The decision was confirmed by the Svea appeal court in Stockholm on Friday.
The families will be given until March to leave their homes.
“The ruling means that everyone who has a satellite dish that intrudes on the landlord’s airspace risks being forced to remove them under threat of eviction,” said P.O. Brogren at the Swedish Union of Tenants (Hyresgästföreningen).
“This is a terrible blow both in principle and to the families affected.”
According to Brogren the appeal court has confirmed what he describes as a “terrible power relationship” between tenants and landlords.
The landlord had claimed that the dishes were a safety risk, but the court said that even if there had been no safety risk, the landlord’s “strong and justified” interests of maintaining good order take priority. The tenants’ freedom to access information (through their dishes) had not been infringed, the court decided.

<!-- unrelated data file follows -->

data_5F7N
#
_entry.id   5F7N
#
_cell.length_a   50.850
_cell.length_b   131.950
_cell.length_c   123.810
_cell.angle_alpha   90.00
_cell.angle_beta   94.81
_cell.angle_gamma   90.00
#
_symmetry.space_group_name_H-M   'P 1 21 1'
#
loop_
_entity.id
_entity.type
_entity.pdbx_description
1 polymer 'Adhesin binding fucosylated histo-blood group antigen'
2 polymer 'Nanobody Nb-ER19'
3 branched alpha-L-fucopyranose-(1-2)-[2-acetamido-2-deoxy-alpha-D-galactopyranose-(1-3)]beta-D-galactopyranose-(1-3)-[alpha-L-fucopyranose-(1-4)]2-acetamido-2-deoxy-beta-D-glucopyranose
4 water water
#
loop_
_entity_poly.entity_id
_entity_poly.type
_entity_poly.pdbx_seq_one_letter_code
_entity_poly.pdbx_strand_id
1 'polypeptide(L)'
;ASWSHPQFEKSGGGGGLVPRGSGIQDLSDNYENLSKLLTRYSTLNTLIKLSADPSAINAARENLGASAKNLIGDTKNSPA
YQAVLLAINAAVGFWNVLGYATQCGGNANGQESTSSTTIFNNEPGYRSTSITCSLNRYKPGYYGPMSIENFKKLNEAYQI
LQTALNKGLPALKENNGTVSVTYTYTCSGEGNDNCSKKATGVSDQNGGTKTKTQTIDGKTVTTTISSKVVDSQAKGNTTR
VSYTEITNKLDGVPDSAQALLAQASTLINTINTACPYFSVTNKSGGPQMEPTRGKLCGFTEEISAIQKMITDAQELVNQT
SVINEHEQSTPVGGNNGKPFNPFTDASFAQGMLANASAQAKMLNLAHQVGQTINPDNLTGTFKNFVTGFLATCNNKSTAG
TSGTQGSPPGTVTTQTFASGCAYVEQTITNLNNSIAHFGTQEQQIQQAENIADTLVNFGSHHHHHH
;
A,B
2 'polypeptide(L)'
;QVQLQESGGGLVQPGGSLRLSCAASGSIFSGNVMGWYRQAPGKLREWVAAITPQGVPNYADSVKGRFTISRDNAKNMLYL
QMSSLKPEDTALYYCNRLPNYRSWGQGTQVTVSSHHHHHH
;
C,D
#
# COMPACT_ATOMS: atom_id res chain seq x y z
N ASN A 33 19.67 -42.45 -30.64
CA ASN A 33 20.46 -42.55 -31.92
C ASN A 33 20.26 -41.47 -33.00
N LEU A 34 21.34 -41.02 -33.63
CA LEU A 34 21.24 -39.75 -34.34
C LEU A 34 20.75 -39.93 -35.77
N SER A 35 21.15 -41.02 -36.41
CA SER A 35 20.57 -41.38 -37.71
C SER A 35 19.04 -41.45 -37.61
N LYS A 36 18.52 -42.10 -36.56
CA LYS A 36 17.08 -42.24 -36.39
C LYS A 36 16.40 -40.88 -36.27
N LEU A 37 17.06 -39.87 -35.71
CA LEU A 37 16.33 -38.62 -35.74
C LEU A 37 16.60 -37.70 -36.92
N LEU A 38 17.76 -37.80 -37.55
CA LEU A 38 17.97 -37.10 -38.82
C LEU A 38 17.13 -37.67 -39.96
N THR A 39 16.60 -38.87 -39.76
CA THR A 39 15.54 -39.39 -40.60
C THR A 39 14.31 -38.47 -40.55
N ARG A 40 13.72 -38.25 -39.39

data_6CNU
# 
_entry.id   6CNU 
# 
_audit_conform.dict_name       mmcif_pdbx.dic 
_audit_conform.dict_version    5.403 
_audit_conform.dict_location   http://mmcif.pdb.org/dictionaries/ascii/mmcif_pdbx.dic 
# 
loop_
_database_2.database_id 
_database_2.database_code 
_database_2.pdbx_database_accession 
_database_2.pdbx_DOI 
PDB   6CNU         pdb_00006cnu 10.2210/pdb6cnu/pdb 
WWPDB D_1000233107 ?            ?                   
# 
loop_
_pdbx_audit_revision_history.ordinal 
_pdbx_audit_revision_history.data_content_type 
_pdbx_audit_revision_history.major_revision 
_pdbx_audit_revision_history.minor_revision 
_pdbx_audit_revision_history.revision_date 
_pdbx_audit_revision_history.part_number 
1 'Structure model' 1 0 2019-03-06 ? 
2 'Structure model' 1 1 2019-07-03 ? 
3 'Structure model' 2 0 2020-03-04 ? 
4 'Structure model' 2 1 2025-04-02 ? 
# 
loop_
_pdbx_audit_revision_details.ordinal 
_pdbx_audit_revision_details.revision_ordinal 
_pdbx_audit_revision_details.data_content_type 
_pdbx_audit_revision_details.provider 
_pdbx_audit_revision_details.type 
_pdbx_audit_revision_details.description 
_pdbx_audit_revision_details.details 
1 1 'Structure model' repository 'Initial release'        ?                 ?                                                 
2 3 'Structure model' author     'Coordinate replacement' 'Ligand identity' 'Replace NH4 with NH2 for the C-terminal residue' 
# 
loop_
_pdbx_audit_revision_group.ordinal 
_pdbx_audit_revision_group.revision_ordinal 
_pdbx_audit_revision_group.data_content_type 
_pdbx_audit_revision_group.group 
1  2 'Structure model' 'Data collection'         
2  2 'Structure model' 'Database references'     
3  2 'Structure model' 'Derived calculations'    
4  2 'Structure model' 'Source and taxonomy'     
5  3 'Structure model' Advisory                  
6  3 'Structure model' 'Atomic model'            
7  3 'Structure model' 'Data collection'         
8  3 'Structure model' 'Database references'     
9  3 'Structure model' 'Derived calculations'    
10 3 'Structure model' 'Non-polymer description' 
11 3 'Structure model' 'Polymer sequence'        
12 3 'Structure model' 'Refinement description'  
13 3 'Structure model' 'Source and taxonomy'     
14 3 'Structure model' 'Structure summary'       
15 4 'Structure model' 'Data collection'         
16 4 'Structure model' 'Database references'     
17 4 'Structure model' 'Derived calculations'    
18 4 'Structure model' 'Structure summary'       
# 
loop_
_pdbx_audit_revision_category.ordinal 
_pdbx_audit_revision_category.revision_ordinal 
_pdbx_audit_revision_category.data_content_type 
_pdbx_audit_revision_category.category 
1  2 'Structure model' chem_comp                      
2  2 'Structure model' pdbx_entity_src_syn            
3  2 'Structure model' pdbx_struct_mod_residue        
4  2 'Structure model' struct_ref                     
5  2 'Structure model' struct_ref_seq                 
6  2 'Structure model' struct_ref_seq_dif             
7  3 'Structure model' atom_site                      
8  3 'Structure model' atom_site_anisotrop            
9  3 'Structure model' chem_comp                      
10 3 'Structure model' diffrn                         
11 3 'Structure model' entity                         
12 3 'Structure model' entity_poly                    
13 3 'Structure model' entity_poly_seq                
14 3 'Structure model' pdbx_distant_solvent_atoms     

“We have to get the law changed. We’re going to talk to the government about this,” says Brogren.
Many residents of Rinkeby, which has a large proportion of immigrants among its inhabitants, have satellite dishes. Most residents fix their dishes to their balcony railings. The families involved in the latest case had fixed their dishes to the facade of the building in an attempt to get better reception.
After an earlier hearing, a rent tribunal had approved the siting of the dishes on side of the buildings, saying that the right to freely access information outweighed the landlord’s argument that the antennae could fall off and injure people.
Property owner Kvarnhjulet Förvaltning then took the case to the appeal court, asking to evict the tenants. The Swedish Union of Tenants, which has supported the families, has previously said that it is prepared to take the case to the European Court.